“Size wise, (a new public health building) will definitely have to be bigger,” Des Moines County Public Health Administrator Christa Poggemiller told the supervisors Tuesday during the board’s regular meeting.
Poggemiller said the existing building is lacking in five basic areas: a public restroom, larger waiting and clinic areas, classroom space and better accessibility. The lack of a restroom and size of a waiting room were made very apparent during the COVID-19 pandemic as her office could only sit three people following the six-foot social distancing guidelines.
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Poggemiller also said that staff find it difficult to climb the steep stairs and ramp leading into the building in the wintertime.
Instead, chairman Tom Broker said the county intends to spend the money on necessities, the biggest of which is a new public health building.
The county’s current public health building was built in the 1930s, but the department’s needs have grown beyond what the 2,600-square feet building can provide.
She also noted that there are two floors to the building, with the only way to move between floors being a set of steep stairs, creating barriers for persons with disabilities.
Adequate parking is another issue as the existing public health building is on the same block as the Burlington Public Library and the courthouse.
In addition to its current workload, carrying out STD testing, administering vaccinations against a variety of diseases and conducting disease investigations, Poggemiller said her office also is intended to be used for public education, which is difficult to do without proper classroom space. Broeker said that part of the process of replacing the public health building will be to hire an architect and put together plans for what the new building will look like, then to get an estimate on how much it will cost to build it.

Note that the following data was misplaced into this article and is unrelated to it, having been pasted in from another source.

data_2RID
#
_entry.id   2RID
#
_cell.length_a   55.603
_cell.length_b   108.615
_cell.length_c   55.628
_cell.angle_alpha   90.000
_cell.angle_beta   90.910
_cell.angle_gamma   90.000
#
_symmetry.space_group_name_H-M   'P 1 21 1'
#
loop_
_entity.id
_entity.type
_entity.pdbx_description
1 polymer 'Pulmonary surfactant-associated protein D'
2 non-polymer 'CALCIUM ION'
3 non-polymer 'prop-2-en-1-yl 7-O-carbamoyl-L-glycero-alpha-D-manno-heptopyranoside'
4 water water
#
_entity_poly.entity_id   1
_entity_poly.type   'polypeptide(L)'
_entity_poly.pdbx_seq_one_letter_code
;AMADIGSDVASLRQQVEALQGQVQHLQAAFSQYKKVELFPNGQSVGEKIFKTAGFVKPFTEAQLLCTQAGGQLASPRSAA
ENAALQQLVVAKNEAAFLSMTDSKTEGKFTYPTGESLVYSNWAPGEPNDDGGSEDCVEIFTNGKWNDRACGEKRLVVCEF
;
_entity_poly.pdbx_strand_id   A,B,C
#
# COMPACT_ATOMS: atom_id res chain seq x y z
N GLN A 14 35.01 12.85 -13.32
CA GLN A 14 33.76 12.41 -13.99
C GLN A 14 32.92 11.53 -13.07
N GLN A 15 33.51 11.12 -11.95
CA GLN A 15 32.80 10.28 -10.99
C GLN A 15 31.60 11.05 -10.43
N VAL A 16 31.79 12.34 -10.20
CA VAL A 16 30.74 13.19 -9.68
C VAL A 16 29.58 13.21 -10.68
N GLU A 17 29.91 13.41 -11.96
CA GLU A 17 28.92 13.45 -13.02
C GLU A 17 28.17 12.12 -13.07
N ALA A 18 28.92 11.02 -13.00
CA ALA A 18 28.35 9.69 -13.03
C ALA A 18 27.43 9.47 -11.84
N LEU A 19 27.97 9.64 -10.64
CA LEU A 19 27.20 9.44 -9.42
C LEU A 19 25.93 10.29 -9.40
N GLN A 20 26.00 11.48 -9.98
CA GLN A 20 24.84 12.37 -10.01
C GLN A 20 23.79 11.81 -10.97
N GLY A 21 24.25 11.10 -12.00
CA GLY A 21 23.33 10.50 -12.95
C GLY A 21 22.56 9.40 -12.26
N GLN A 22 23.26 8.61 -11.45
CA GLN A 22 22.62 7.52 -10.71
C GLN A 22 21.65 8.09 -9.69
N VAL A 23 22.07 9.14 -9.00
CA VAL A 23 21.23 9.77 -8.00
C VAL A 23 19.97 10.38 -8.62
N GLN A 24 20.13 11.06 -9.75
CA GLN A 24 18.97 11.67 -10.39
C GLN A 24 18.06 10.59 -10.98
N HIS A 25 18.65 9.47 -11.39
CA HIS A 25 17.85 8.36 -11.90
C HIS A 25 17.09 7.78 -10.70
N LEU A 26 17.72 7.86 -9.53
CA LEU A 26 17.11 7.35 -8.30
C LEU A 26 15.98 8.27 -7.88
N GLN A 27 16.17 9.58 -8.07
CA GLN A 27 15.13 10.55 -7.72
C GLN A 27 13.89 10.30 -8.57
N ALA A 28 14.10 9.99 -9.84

Broeker said is not yet comfortable providing an estimate on how much the county may spend on a new public health building. “We don’t know what a public health building will cost,” Broeker said. “After we know what that will cost us, then we will have a better idea of what will be left.”
Before the county spends any ARP money, Broeker said, he intends to see if Southeast Iowa Regional Planning will oversee the grant, adding that he feels the paperwork involved would be too overwhelming for the auditor’s office to administer on its own. More:The great catch-up: How Des Moines, districts across the state are using summer school to stem COVID learning loss
Even beyond the public health building, the board still has a number of other priorities . A big priority of the board is also to digitize records. Broeker said more and more residents do not want to come to the courthouse to get copies of records but instead would like a way to get a copy of these records online.
Until the county is able to find a way to administer the grant and it is determined how much money the public health building will cost, Broeker said the supervisors just aren’t willing to and tell anybody other than public health that they will see a substantial chunk of change. How else will the American Rescue Plan money be used in Des Moines County?